White House Aide Nielsen Picked for Homeland Secretary
Nominee previously served as John F. Kelly’s chief of staff at DHS

Kirstjen Nielsen, deputy White House chief of staff, speaks with John Kelly, White House chief of staff in August 2017. (AP Photo/Andrew Harnik)

President Donald Trump announced Wednesday he has chosen Kirstjen Nielsen, a top aide to White House Chief of Staff John F. Kelly, to lead the Department of Homeland Security.

Nielsen, 45, previously served as Kelly’s chief of staff at DHS when he led the department before taking the White House job in July. Nielsen would be leaving her role at the White House after having served as a top aide to Kelly for just a little over a month.

Diane Black, Prepping Gubernatorial Bid, Takes Victory Lap
Tennessee Republican finally shepherded budget resolution through House last week

House Budget Chairwoman Diane Black has had an undeniable impact on this year’s budget process, thanks to her efforts to forge a compromise package. (Tom Williams/Roll Call)

The first woman to chair the House Budget Committee finally shepherded the fiscal 2018 resolution through her chamber Oct. 5, a traditionally thankless task that she took on after President Donald Trump tapped the former chairman, Tom Price, to be secretary of Health and Human Services.

Rep. Diane Black is now preparing to hand in her gavel after 10 months on the job, so she can focus on her campaign to become Tennessee’s next Republican governor, she announced in early August.

New Foreign Surveillance Bill Would Boost Privacy Protections
Top House Judiciary leaders reached decision last week

House Judiciary Chairman Robert W. Goodlatte and ranking member John Conyers Jr. introduced the so-called USA Liberty Act on Friday. (Bill Clark/CQ Roll Call File Photo)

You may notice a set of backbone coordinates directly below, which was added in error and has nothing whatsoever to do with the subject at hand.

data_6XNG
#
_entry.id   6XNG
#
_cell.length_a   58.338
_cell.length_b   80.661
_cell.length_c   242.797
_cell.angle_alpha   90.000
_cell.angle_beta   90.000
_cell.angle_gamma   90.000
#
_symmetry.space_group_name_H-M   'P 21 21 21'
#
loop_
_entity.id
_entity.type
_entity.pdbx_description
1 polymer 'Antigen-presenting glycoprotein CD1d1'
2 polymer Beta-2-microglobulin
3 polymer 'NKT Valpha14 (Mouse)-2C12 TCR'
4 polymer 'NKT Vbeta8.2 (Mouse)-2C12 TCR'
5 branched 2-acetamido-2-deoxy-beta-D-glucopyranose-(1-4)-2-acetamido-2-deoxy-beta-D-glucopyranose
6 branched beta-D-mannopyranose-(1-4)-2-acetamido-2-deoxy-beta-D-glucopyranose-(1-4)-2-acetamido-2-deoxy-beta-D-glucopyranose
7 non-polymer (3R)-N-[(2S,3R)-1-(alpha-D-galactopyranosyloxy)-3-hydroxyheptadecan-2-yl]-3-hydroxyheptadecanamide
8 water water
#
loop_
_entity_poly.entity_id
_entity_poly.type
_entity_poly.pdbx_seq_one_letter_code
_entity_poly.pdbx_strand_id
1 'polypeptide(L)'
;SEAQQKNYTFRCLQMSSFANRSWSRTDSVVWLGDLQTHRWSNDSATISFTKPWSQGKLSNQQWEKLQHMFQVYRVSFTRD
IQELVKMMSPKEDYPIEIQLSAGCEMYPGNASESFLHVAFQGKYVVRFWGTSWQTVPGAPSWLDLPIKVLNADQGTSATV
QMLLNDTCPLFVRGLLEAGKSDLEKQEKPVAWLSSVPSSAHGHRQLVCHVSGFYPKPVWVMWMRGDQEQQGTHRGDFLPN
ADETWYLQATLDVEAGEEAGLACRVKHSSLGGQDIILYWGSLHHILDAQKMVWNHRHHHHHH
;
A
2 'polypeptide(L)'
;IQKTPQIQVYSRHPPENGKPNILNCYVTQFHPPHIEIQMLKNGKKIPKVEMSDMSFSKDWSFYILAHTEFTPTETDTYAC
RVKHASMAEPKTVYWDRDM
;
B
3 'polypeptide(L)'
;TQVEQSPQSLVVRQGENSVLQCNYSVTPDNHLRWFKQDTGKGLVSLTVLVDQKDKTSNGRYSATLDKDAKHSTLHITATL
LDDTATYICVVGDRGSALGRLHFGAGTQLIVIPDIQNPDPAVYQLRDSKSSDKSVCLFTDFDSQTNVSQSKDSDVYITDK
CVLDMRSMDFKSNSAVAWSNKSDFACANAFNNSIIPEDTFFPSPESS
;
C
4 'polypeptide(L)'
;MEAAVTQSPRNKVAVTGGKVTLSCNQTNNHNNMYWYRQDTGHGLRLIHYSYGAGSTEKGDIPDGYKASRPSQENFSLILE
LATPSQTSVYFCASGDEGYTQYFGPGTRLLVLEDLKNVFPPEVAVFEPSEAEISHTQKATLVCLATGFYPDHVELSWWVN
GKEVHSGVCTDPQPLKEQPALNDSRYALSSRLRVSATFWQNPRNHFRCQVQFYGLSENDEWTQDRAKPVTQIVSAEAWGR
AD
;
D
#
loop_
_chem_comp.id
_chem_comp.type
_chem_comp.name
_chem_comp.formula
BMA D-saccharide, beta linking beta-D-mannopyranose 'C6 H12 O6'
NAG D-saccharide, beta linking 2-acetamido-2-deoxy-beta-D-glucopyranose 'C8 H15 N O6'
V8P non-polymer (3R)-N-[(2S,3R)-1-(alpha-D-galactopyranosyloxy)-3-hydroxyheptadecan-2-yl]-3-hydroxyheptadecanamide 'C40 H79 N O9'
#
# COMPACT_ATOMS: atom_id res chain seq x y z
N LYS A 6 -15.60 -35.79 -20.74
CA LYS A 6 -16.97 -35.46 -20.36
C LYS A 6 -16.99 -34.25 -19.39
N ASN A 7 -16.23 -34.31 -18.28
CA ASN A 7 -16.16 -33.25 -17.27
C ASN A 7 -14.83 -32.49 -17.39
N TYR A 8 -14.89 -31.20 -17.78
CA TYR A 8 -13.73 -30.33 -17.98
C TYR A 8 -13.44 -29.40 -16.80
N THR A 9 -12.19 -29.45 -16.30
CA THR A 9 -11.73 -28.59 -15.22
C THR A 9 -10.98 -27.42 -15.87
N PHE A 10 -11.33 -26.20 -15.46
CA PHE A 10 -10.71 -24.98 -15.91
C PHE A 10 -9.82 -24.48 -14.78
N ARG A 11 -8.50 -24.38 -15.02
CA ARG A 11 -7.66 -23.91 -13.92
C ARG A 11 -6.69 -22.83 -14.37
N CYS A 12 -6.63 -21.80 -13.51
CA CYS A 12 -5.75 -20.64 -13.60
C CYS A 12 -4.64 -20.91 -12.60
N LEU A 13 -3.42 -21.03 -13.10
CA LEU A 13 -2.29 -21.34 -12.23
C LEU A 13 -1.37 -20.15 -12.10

House Judiciary Chairman Robert W. Goodlatte and the panel’s top Democrat Rep. John Conyers Jr. reached agreement last week on a new bill that would tighten privacy protections in a surveillance law considered vital by U.S. intelligence agencies.

The bill’s attempt to shore up civil liberties runs contrary to what the White House and intelligence agencies have sought, and is likely to face opposition from a group of national security hawks in the Senate who back the Trump administration position.

Even Senators Hate Robocalls
Aging Committee hearing focuses on scam calls to seniors

Maine Sen. Susan Collins said she has disconnected her home landline because of robocalls. (Bill Clark/CQ Roll Call)

Even senators are plagued by their home phones ringing off the hook with inappropriate and even illegal robocalls.

“My husband and I received so many on our landline in Bangor that we discontinued the landline,” Maine Republican Susan Collins said Wednesday.

Senate Committee Advances Children’s Health Care Bill
Only Sen. Toomey spoke out against

Sen. Ron Wyden, D-Ore., emphasized the need to keep CHIP legislation bipartisan. (Bill Clark/CQ Roll Call File Photo)

The Senate Finance Committee on Wednesday approved by voice vote its bipartisan bill to renew funding for the Children’s Health Insurance Program.

Senators withheld amendments in an effort to speed up passage. During the voice vote, only Sen. Patrick J. Toomey, R-Pa., spoke out against the measure.